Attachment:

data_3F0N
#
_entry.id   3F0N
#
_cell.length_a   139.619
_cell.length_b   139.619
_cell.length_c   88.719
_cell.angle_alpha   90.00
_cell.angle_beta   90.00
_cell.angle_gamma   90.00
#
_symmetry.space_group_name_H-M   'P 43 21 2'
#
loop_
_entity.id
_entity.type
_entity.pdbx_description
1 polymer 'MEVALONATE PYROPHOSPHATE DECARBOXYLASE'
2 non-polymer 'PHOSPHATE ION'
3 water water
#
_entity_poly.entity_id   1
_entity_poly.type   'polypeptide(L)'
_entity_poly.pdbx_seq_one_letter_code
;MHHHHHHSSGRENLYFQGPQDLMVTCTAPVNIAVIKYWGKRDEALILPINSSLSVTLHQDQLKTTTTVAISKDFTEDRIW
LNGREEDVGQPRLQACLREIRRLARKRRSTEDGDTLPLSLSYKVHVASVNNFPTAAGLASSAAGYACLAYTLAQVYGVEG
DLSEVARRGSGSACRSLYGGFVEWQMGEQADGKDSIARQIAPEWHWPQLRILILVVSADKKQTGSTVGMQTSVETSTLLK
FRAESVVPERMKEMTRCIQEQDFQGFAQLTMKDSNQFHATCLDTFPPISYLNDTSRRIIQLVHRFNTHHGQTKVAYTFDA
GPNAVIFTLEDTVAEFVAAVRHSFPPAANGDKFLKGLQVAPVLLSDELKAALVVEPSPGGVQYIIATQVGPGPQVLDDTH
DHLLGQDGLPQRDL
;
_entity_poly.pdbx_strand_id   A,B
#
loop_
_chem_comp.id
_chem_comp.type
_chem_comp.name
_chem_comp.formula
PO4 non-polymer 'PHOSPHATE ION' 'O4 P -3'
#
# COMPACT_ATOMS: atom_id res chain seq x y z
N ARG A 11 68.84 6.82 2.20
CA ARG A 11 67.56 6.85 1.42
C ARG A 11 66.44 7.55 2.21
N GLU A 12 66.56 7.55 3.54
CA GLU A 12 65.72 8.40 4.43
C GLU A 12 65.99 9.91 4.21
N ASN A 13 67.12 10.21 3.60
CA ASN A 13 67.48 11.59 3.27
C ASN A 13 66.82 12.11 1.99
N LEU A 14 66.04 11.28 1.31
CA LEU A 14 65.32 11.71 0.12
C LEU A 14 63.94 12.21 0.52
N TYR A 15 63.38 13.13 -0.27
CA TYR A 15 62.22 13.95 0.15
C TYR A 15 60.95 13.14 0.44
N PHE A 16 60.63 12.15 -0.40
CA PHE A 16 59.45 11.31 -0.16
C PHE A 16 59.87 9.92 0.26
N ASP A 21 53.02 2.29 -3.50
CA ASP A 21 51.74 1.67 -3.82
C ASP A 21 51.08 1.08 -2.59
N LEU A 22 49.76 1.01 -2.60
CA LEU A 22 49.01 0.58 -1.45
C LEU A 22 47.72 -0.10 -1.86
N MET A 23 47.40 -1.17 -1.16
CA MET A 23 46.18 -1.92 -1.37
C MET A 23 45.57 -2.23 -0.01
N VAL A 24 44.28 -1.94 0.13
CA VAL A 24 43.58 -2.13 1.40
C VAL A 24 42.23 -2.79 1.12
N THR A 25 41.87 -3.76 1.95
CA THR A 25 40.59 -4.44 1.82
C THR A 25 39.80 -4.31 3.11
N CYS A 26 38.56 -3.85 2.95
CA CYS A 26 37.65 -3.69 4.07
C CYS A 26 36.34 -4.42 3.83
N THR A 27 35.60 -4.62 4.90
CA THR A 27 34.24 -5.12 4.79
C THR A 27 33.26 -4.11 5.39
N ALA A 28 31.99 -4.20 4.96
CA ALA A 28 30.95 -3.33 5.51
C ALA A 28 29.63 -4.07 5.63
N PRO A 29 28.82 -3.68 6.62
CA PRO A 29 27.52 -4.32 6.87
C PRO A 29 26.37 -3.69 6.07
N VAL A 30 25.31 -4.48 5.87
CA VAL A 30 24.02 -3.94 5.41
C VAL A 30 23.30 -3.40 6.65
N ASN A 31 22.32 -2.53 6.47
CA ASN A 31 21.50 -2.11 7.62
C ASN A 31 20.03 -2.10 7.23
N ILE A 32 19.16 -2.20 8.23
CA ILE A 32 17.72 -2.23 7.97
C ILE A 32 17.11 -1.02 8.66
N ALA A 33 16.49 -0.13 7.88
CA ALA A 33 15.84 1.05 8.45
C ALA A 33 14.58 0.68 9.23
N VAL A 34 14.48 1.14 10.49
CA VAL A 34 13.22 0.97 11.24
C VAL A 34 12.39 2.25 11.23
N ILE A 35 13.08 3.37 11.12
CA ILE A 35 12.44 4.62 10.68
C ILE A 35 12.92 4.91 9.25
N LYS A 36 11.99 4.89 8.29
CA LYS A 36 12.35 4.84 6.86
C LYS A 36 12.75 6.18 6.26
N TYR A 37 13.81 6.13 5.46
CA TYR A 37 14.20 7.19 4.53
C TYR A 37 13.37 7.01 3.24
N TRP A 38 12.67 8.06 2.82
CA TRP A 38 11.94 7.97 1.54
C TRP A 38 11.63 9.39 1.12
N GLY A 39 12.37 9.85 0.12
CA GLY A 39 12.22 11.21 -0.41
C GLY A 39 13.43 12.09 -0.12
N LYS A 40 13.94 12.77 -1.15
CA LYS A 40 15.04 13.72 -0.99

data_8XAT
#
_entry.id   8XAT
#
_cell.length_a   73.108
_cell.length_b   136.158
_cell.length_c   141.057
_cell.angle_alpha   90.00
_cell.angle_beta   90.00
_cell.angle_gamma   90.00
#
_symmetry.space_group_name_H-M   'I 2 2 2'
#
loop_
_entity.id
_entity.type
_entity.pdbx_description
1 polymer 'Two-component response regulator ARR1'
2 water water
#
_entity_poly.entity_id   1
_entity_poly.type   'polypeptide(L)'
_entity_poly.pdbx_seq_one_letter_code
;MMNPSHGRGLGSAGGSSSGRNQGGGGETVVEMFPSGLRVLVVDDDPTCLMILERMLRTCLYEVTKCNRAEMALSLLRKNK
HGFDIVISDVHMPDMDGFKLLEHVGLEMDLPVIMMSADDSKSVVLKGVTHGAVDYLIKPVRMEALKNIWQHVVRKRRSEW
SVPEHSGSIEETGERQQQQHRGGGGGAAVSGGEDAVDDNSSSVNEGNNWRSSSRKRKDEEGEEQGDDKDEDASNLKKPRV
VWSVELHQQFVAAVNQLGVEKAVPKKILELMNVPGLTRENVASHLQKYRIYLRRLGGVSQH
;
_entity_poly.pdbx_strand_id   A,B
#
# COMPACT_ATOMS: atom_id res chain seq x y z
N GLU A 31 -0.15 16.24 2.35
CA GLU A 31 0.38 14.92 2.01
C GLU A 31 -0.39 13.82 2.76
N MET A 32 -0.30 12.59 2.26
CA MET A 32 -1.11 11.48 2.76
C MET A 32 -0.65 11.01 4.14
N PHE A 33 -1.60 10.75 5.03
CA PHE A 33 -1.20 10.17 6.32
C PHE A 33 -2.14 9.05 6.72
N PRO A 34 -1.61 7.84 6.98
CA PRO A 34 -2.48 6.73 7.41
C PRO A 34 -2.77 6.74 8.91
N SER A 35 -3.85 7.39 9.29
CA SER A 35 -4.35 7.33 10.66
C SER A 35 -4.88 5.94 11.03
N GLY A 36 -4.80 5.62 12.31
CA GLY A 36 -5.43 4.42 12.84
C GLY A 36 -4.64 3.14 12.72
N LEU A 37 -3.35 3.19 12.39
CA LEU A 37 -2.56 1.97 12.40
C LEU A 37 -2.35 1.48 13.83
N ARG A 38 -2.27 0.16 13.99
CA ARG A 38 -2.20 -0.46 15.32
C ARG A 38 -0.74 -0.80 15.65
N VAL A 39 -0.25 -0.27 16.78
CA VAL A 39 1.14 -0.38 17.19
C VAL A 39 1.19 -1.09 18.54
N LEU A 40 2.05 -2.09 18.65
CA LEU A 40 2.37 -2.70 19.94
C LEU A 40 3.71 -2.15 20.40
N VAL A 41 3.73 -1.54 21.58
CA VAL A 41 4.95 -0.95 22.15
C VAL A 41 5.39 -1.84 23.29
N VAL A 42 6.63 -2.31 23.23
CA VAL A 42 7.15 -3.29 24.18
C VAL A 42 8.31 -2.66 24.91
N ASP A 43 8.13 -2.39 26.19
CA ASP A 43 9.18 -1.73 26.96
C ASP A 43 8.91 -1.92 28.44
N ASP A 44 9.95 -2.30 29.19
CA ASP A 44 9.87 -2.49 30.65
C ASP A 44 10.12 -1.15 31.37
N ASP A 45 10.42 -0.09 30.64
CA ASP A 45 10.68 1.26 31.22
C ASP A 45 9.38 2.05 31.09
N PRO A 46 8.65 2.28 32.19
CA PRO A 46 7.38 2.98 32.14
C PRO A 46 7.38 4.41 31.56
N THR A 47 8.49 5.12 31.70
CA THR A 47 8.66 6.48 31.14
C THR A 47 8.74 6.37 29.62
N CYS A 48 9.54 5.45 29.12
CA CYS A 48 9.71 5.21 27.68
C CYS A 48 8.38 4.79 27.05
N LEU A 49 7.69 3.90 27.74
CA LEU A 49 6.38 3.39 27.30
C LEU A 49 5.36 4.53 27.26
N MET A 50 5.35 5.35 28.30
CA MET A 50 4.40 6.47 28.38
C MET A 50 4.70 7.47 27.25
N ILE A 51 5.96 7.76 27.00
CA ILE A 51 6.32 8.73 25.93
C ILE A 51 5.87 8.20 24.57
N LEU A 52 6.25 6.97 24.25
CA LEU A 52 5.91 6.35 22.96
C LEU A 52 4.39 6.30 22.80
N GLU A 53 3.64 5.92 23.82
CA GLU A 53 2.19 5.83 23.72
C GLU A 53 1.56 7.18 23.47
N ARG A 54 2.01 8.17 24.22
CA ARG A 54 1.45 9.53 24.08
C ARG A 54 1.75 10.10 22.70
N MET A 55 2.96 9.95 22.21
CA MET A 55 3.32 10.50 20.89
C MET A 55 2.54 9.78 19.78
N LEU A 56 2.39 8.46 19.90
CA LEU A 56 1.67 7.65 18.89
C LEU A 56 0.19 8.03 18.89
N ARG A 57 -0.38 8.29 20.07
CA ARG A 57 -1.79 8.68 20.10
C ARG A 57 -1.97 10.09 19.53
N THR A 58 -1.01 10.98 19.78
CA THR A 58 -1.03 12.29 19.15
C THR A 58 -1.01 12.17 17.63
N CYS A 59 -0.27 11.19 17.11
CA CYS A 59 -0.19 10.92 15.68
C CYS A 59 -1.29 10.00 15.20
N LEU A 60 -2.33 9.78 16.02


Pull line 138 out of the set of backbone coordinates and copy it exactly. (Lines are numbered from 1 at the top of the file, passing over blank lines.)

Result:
#